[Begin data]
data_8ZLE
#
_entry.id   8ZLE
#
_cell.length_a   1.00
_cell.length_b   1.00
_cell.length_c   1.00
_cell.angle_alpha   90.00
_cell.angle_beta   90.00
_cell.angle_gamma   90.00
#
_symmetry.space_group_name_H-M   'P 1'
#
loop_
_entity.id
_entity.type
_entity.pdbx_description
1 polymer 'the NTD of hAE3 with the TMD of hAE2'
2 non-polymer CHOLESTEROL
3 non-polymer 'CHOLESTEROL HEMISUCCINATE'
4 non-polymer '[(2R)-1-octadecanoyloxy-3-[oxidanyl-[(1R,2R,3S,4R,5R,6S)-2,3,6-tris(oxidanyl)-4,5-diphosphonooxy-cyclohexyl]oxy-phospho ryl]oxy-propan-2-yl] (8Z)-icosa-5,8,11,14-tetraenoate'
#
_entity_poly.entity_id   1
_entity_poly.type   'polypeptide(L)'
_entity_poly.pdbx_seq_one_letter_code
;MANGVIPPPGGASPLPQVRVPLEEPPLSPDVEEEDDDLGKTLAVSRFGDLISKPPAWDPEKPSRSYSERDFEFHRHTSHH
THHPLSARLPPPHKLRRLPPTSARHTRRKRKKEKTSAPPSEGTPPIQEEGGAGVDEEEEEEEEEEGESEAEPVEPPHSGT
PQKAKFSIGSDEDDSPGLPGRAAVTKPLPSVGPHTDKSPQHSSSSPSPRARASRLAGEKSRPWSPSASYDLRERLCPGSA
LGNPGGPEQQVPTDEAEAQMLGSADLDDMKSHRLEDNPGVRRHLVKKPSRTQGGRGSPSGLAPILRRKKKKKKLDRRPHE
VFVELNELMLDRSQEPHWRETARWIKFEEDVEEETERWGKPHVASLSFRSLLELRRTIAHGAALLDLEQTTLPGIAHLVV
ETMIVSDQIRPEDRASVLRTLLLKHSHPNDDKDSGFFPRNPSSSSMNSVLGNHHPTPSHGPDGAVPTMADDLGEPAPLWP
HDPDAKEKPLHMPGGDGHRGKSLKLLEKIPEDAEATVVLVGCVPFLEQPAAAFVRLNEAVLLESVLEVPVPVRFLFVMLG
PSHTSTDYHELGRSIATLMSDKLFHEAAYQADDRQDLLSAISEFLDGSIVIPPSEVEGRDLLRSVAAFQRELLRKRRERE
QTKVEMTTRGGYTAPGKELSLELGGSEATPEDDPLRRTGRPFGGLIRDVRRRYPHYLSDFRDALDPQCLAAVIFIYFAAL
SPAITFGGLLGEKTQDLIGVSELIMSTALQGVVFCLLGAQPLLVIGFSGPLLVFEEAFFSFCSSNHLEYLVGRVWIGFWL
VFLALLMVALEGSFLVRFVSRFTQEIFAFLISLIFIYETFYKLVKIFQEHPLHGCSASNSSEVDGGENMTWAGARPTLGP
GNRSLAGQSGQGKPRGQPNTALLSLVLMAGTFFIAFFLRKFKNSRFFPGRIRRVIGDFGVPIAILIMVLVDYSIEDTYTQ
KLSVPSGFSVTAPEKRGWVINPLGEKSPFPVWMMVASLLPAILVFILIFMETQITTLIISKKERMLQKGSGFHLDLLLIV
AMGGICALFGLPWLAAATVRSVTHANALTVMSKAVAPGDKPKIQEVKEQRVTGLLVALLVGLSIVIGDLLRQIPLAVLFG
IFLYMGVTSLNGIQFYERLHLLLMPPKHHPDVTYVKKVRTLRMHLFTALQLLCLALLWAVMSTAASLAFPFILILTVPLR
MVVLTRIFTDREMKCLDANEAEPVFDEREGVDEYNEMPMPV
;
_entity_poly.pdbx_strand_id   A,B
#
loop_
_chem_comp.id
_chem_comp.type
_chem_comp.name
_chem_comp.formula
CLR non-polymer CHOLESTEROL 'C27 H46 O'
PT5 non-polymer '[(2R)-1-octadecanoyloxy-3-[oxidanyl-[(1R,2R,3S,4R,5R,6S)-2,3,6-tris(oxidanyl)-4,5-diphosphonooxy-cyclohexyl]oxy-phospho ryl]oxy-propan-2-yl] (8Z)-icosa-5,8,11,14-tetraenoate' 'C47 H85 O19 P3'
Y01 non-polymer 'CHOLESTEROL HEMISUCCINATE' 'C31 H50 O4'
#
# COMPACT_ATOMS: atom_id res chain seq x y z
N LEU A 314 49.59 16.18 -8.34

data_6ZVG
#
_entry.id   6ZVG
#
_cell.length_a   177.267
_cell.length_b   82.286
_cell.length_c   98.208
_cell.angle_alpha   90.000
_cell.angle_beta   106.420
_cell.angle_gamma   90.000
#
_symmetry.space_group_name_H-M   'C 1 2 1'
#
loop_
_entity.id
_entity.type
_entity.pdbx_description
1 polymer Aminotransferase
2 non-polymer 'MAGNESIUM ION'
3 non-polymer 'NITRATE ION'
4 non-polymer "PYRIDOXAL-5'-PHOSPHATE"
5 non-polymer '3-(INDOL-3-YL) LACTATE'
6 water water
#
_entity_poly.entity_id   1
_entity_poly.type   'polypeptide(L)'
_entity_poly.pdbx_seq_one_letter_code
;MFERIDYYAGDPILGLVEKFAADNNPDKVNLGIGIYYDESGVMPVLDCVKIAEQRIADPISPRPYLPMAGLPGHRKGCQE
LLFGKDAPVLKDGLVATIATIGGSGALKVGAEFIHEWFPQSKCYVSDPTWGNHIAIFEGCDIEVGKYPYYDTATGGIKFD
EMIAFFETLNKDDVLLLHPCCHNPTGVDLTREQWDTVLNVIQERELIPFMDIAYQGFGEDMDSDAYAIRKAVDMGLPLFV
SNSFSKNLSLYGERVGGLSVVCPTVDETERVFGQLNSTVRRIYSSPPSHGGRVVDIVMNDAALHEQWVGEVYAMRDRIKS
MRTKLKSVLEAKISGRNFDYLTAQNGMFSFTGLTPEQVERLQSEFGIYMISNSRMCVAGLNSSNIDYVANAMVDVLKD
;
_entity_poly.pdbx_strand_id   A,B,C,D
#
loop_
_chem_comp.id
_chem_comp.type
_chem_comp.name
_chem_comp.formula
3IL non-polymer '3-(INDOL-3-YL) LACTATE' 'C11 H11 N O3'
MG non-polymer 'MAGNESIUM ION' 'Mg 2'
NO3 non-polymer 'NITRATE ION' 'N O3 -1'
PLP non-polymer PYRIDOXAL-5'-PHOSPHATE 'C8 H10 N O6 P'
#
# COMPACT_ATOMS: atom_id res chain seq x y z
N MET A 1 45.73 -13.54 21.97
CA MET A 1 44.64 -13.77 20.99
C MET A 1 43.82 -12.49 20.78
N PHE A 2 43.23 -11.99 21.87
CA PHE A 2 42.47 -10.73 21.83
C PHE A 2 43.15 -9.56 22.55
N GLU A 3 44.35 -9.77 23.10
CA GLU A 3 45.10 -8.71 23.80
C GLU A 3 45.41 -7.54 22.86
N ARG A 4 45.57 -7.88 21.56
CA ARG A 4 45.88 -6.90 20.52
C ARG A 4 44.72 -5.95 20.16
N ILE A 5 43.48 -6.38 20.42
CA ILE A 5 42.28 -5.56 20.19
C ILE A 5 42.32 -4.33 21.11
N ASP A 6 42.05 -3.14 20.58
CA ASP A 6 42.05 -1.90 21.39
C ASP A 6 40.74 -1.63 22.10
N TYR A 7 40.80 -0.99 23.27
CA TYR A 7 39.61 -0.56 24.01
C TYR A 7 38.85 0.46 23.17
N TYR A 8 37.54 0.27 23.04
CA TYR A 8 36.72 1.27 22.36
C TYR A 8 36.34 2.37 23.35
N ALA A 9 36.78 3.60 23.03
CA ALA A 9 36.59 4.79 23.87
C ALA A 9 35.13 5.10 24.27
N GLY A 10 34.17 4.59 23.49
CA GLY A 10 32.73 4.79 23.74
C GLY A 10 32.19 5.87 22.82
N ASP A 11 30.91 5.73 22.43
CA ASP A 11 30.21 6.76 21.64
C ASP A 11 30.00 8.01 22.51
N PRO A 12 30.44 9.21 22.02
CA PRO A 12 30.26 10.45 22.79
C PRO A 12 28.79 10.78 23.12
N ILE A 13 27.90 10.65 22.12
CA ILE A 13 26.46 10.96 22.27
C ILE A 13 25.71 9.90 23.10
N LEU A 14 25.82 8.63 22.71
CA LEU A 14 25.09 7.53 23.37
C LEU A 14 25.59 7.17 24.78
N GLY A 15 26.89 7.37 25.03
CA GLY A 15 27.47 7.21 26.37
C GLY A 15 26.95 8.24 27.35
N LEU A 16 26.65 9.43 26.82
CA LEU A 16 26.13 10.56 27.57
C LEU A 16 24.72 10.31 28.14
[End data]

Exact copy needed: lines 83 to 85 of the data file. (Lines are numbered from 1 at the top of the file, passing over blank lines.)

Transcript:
;MFERIDYYAGDPILGLVEKFAADNNPDKVNLGIGIYYDESGVMPVLDCVKIAEQRIADPISPRPYLPMAGLPGHRKGCQE
LLFGKDAPVLKDGLVATIATIGGSGALKVGAEFIHEWFPQSKCYVSDPTWGNHIAIFEGCDIEVGKYPYYDTATGGIKFD
EMIAFFETLNKDDVLLLHPCCHNPTGVDLTREQWDTVLNVIQERELIPFMDIAYQGFGEDMDSDAYAIRKAVDMGLPLFV